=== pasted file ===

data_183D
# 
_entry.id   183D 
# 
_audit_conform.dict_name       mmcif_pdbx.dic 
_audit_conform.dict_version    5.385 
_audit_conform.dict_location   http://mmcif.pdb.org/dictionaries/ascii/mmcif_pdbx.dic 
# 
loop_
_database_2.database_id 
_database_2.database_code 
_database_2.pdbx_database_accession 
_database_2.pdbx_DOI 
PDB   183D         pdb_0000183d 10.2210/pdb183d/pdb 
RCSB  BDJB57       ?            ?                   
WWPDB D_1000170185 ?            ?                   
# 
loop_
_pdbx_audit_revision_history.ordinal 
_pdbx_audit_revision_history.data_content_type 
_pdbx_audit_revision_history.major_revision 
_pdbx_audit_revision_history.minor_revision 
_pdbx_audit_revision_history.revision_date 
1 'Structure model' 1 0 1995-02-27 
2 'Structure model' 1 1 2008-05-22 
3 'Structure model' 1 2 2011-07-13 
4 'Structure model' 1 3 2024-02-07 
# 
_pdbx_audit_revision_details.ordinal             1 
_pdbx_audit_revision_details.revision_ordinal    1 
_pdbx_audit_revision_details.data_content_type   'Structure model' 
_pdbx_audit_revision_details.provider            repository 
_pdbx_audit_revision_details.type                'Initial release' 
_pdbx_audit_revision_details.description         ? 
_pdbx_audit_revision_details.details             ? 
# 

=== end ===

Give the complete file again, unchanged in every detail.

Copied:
data_183D
# 
_entry.id   183D 
# 
_audit_conform.dict_name       mmcif_pdbx.dic 
_audit_conform.dict_version    5.385 
_audit_conform.dict_location   http://mmcif.pdb.org/dictionaries/ascii/mmcif_pdbx.dic 
# 
loop_
_database_2.database_id 
_database_2.database_code 
_database_2.pdbx_database_accession 
_database_2.pdbx_DOI 
PDB   183D         pdb_0000183d 10.2210/pdb183d/pdb 
RCSB  BDJB57       ?            ?                   
WWPDB D_1000170185 ?            ?                   
# 
loop_
_pdbx_audit_revision_history.ordinal 
_pdbx_audit_revision_history.data_content_type 
_pdbx_audit_revision_history.major_revision 
_pdbx_audit_revision_history.minor_revision 
_pdbx_audit_revision_history.revision_date 
1 'Structure model' 1 0 1995-02-27 
2 'Structure model' 1 1 2008-05-22 
3 'Structure model' 1 2 2011-07-13 
4 'Structure model' 1 3 2024-02-07 
# 
_pdbx_audit_revision_details.ordinal             1 
_pdbx_audit_revision_details.revision_ordinal    1 
_pdbx_audit_revision_details.data_content_type   'Structure model' 
_pdbx_audit_revision_details.provider            repository 
_pdbx_audit_revision_details.type                'Initial release' 
_pdbx_audit_revision_details.description         ? 
_pdbx_audit_revision_details.details             ? 
# 